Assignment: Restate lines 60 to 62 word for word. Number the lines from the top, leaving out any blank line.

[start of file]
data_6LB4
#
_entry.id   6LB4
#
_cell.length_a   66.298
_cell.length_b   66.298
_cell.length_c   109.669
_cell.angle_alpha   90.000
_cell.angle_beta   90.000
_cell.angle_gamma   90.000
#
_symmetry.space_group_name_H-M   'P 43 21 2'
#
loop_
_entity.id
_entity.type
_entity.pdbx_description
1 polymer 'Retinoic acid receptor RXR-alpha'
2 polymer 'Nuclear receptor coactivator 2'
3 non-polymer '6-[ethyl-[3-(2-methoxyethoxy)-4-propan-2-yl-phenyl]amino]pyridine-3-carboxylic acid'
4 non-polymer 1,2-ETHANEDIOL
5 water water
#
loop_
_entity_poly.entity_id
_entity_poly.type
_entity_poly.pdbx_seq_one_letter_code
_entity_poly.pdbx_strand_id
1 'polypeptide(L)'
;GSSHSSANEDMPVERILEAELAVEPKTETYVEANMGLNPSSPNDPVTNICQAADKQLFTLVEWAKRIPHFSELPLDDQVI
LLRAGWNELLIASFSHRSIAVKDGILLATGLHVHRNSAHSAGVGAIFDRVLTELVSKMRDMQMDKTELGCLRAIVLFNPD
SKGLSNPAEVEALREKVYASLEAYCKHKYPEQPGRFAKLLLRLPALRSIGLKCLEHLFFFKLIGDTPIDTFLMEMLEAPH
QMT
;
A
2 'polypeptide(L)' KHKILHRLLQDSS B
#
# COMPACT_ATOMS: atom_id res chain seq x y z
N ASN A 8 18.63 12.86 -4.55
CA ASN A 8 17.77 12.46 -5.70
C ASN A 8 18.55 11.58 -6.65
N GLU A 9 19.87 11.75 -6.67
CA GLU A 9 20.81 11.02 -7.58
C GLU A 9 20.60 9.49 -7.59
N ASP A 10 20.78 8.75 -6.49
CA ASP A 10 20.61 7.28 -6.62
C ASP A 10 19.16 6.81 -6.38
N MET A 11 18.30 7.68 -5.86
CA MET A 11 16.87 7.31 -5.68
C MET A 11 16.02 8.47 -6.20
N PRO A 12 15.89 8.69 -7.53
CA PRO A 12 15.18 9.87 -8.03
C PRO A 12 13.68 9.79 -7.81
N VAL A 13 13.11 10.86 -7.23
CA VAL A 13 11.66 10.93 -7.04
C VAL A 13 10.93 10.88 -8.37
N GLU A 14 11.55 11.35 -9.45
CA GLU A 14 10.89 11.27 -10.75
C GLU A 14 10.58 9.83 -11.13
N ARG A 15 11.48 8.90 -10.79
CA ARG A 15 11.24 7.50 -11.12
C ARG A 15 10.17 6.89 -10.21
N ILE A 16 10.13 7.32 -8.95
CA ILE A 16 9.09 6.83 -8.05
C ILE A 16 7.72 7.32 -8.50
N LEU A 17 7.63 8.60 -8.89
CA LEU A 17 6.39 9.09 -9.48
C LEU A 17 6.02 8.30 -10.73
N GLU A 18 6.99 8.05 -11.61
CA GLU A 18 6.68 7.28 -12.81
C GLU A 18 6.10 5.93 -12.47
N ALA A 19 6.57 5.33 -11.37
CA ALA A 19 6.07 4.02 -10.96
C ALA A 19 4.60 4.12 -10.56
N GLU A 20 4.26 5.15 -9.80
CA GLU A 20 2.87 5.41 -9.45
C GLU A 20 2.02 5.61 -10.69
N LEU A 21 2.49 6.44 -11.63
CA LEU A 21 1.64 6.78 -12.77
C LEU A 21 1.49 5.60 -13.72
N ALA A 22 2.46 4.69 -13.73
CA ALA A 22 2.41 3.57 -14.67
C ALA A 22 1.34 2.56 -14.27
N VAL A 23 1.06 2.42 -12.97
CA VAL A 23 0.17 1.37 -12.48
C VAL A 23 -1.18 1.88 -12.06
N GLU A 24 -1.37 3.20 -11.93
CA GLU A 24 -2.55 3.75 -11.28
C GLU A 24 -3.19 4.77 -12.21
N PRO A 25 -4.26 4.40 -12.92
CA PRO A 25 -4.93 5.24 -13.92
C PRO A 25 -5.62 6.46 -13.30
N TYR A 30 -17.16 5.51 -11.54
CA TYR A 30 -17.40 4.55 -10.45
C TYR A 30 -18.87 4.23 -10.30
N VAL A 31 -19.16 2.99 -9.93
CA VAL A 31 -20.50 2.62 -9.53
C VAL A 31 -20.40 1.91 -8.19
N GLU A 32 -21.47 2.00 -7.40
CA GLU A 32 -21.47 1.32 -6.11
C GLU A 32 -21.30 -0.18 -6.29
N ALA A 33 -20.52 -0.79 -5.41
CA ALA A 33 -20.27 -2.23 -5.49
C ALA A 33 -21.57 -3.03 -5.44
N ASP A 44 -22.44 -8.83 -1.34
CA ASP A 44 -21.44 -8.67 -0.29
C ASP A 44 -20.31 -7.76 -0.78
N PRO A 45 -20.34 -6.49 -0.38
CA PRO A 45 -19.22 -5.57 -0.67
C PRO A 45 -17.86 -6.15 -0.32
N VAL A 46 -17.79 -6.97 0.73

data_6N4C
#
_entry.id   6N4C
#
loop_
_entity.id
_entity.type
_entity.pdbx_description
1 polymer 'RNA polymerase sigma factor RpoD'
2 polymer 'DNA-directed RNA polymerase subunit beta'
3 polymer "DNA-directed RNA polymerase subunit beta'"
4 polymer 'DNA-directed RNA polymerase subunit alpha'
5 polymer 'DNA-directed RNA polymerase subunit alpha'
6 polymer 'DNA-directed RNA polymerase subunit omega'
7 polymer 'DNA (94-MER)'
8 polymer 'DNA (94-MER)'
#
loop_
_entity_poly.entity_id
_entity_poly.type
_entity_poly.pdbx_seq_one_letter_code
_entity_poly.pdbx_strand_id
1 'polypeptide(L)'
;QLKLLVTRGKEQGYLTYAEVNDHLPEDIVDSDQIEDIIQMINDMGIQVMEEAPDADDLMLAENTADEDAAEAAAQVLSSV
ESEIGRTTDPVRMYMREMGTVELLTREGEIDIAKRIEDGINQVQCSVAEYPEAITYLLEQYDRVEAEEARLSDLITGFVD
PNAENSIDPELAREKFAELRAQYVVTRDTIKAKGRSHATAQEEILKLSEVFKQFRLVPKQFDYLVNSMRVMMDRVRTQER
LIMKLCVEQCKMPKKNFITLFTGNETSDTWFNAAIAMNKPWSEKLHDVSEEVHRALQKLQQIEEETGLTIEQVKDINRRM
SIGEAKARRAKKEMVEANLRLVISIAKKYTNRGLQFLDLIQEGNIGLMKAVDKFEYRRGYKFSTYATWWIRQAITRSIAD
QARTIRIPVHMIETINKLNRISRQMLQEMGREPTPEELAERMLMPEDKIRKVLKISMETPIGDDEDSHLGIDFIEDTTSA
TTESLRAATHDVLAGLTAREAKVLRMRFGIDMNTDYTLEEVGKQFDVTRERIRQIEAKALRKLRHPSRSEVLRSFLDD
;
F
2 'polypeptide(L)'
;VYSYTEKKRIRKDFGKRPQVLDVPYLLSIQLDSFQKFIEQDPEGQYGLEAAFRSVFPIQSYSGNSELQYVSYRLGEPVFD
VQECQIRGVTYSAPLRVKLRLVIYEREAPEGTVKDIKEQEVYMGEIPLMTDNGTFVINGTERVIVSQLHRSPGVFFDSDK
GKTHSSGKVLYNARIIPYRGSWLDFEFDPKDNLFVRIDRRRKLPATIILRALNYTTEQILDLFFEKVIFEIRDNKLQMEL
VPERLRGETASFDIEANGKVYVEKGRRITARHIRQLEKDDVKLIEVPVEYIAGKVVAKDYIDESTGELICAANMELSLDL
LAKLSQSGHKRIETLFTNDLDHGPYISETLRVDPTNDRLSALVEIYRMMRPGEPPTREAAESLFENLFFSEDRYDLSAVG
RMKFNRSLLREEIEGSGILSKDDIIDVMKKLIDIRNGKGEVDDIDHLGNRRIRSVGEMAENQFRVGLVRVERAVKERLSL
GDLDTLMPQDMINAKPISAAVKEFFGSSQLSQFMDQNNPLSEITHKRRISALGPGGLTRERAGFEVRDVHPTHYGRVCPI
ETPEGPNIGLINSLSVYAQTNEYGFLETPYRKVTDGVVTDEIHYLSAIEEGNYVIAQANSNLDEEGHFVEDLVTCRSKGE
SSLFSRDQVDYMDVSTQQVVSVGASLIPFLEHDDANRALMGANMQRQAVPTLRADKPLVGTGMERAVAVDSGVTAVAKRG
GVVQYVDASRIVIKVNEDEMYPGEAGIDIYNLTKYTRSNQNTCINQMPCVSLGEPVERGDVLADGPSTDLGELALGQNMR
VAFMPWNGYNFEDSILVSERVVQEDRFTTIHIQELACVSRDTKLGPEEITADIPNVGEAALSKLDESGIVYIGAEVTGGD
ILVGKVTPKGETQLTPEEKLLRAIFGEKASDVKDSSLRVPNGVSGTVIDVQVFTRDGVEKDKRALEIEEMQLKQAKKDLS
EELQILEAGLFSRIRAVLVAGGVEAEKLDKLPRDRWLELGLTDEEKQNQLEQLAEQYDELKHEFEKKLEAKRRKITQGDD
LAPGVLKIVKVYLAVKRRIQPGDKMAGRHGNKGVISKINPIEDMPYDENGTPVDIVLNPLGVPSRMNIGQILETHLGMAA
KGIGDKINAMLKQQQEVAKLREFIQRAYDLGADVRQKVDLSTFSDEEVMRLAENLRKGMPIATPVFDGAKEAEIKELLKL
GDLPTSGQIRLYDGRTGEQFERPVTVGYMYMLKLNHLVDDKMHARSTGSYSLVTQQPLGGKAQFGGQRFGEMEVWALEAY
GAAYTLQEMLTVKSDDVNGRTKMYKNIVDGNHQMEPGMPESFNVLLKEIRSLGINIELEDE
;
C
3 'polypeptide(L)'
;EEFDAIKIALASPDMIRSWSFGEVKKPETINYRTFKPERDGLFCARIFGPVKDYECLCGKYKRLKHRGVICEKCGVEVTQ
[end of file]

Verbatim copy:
N ARG A 15 11.48 8.90 -10.79
CA ARG A 15 11.24 7.50 -11.12
C ARG A 15 10.17 6.89 -10.21